Is Hollywood right to rewrite WW2 history? - Page 7




 
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March 24th, 2010  
Czin
 
 
Quote:
Originally Posted by Italian Guy
Too many people don't have a clear idea of where the line between fiction and reality lies. In my experience most of them are from the left.
I disagree, I say human stupidity is evenly distributed.
March 24th, 2010  
rattler
 
 
Quote:
Originally Posted by George
This highlights the failure of the school system in general & history specificly. -snip-
I get hysterically when I hear something like that:

The school system??? What about the parents?

From my POV this is where education should be centered.

I am with Knitghtemplar, today we pass on responsability to the school (often because both parents have to work and cannot find/do not want to find the time to spend to educate their kids as it should be), we have been trained to leave education to the "School system" as if this was normal and the way it should be, after all, that is the easy way and easy to find someone to blame if something fails.

But: If it fails, the failure is ours (as parents) from my POV, only blind to social conditioning people will think the few hours of school can compensate for what the kids live and learn - or not - (from example, more or less) at home.

To the one´s complaining: When did you last see a movie togehter with your kids, commenting on it? When did you last read a book together? When did you last discuss (or even ask about) their take on *their* problems they face every day? When did you last ask them about their view on history and gave you part?

Rattler
April 25th, 2010  
Jeff Simmons
 

Topic: My worst pet peeve


I saw the movie, "Pearl Harbor," and I was aghast at the way Hollywood had twisted the truth. In particular, there was one scene where one character was at an airfield under attack, and he's on the phone with his buddy, and he says, "I think World War II just started."

The first glaring error here is that war had been raging in Asia since the 1930s, and by the time Pearl Harbor was attacked, Hitler had conquered most of Europe. World War II did not start with Pearl Harbor.

The second error is that World War I was not called "World War I" at that time. It was called the Great War, so therefore, no one at Pearl Harbor would have stated that "World War II just started."

I learned about World War II from talking to family members and other veterans who were actually there. I also studied military history in college and read thousands of detailed accounts of particular events written by people who played a part in them.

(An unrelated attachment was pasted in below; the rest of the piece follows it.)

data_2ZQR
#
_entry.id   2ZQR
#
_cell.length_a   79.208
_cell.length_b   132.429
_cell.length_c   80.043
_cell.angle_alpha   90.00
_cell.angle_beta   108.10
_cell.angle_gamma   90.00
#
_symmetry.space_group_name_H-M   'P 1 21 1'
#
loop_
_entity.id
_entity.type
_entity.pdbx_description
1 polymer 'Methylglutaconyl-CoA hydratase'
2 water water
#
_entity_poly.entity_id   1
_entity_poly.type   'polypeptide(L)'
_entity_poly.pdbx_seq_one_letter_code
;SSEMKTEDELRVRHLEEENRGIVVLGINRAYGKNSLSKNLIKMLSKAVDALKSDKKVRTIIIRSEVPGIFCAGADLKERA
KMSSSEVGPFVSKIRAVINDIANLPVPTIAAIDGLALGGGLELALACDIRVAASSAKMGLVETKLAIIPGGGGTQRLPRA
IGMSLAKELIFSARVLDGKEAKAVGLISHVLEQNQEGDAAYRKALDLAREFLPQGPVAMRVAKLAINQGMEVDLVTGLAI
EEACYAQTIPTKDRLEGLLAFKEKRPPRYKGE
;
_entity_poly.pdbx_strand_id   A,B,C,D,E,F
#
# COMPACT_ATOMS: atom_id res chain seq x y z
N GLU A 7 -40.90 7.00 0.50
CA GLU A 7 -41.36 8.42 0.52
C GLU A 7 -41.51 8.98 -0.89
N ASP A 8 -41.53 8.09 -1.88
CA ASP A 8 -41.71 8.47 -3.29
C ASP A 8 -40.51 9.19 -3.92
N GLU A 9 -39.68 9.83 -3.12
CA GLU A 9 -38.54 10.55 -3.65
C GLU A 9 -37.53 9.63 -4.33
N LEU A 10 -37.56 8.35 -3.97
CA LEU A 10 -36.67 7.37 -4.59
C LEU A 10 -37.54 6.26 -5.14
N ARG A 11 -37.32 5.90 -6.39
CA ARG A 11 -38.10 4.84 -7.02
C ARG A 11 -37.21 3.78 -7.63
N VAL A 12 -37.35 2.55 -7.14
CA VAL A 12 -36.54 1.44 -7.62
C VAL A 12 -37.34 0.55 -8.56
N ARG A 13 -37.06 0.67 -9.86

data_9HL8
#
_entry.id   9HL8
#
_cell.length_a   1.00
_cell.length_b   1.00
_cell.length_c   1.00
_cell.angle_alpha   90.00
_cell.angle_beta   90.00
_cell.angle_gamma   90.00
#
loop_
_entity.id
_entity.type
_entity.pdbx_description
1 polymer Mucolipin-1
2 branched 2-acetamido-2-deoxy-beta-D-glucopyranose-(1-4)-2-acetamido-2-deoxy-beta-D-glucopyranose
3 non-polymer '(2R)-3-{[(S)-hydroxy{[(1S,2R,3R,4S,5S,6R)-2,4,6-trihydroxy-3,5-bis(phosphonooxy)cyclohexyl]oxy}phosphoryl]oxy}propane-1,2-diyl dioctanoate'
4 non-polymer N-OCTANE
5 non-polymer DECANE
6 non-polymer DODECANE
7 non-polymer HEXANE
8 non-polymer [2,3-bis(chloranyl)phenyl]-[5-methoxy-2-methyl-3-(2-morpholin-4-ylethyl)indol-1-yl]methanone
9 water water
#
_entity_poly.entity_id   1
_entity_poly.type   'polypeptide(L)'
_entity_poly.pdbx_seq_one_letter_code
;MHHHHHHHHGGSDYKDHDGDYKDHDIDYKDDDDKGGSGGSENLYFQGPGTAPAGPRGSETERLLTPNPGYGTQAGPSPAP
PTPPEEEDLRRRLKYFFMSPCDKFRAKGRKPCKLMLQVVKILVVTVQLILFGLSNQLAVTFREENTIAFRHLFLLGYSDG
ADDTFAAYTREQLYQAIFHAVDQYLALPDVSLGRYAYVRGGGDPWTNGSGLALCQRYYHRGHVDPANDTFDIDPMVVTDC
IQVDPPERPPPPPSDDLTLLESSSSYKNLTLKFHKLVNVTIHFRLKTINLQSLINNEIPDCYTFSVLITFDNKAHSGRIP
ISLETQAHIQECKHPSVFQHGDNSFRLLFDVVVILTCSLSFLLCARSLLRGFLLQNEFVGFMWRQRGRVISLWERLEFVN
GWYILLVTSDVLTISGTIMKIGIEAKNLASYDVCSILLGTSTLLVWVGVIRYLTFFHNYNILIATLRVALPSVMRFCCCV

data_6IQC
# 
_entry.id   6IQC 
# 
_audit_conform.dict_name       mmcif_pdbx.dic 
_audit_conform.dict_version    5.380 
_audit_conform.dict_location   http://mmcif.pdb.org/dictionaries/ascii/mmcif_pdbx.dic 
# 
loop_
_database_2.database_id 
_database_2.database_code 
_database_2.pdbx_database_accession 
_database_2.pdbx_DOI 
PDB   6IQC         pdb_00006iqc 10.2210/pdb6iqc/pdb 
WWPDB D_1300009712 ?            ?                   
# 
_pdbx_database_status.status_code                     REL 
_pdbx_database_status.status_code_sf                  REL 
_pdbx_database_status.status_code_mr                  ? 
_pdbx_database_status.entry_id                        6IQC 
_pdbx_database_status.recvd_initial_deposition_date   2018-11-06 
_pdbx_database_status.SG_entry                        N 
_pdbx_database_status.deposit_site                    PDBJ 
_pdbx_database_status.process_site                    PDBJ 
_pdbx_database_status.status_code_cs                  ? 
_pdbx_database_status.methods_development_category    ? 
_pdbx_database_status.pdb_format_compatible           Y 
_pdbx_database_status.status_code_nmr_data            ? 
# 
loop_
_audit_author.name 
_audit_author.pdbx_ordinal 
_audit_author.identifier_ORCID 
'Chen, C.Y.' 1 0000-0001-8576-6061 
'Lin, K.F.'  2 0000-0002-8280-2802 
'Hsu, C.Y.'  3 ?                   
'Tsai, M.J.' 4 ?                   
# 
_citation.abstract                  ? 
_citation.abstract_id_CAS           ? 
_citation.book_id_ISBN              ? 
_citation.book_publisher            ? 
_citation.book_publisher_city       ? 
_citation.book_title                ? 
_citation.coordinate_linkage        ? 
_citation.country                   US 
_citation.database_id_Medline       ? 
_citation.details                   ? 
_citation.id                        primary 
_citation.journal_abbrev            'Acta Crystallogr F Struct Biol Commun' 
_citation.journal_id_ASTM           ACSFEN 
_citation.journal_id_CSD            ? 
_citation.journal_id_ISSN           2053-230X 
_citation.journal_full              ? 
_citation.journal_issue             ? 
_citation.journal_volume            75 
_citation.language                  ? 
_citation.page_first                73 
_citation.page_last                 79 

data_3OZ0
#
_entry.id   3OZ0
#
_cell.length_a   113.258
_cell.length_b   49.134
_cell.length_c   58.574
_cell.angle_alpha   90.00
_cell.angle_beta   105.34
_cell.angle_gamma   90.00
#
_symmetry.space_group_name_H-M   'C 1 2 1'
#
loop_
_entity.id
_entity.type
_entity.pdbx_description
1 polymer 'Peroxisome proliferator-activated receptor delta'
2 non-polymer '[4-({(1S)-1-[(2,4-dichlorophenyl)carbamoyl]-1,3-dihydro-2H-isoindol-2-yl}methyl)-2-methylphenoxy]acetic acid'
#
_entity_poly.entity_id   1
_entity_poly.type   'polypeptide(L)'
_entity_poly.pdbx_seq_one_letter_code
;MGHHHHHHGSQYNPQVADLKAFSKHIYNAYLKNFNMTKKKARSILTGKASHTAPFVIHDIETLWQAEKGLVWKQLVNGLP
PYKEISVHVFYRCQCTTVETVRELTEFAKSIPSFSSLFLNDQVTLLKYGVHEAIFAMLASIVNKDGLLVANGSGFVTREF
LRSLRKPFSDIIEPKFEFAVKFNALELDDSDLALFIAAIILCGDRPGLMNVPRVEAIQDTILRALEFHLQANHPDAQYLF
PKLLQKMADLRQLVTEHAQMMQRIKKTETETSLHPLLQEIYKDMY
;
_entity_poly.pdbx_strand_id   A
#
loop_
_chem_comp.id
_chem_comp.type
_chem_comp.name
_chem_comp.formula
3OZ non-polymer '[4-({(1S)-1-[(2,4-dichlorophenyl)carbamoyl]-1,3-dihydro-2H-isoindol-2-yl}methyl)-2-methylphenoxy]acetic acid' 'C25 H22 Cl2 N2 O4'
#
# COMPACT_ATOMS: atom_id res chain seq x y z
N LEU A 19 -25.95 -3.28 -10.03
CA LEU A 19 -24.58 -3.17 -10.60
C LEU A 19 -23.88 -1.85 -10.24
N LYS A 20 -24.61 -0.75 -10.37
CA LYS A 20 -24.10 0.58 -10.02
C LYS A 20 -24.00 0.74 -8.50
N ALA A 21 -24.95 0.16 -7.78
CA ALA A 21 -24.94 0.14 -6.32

Unfortunately, most people don't want to take on that kind of work and would rather watch movies instead.
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April 29th, 2010  
Botak
 
 
For my part, while I sometimes find inaccuracy in films ranging from amusing to outright galling (Screenwriter Randall Wallace's stated defence is "I don't let history dictate my writing, as I'm happy to let a good story be the history for people rather than the facts"), the point is well made and taken that movies are there to entertain and make money.

When I was eight, I saw my first "war movie" - Guns of the Navarone. I didn't actually read an Alastair MacLean novel until years later, and then had to put it down because the instantaneous unexplained plot twists were literally laughable... but the point is that first movie gave me an interest in history, which sure enough, led to me read non-fiction books on history and educating myself that way.

I can't think of a single film significant industry out there (be it Hollywood, UK/Euro, or HK) which really cares about educating it's audience, and I don't think they should. Hopefully what they're doing instead is inspiring younger audiences to learn about what really happened (as opposed to what happened on the big screen).

Someone mentioned "The Longest Day"... I'd read both "The Longest Day" and "A Bridge Too Far" before I watched either film with my grandfather. That's a bigger accomplishment than it sounds, considering Cornelius Ryan wasn't a pop-"historian" like Ambrose was, and I was thirteen when I read them.

Agreed sometimes movies **** me. But movies should inspire, books should educate. I don't think even a good documentary really tells as much as a book does, unless of course you're dealing with an entire documentary series which gives the writers of that series time enough to really dig into the content - I find "The World at War" to be an outstanding documentary series for WW2 because it's so accessible, but yet stll informative and balanced... even if it is aged.
April 29th, 2010  
MontyB
 
 
Quote:
Originally Posted by Botak
For my part, while I sometimes find inaccuracy in films ranging from amusing to outright galling (Screenwriter Randall Wallace's stated defence is "I don't let history dictate my writing, as I'm happy to let a good story be the history for people rather than the facts"), the point is well made and taken that movies are there to entertain and make money.

When I was eight, I saw my first "war movie" - Guns of the Navarone. I didn't actually read an Alastair MacLean novel until years later, and then had to put it down because the instantaneous unexplained plot twists were literally laughable... but the point is that first movie gave me an interest in history, which sure enough, led to me read non-fiction books on history and educating myself that way.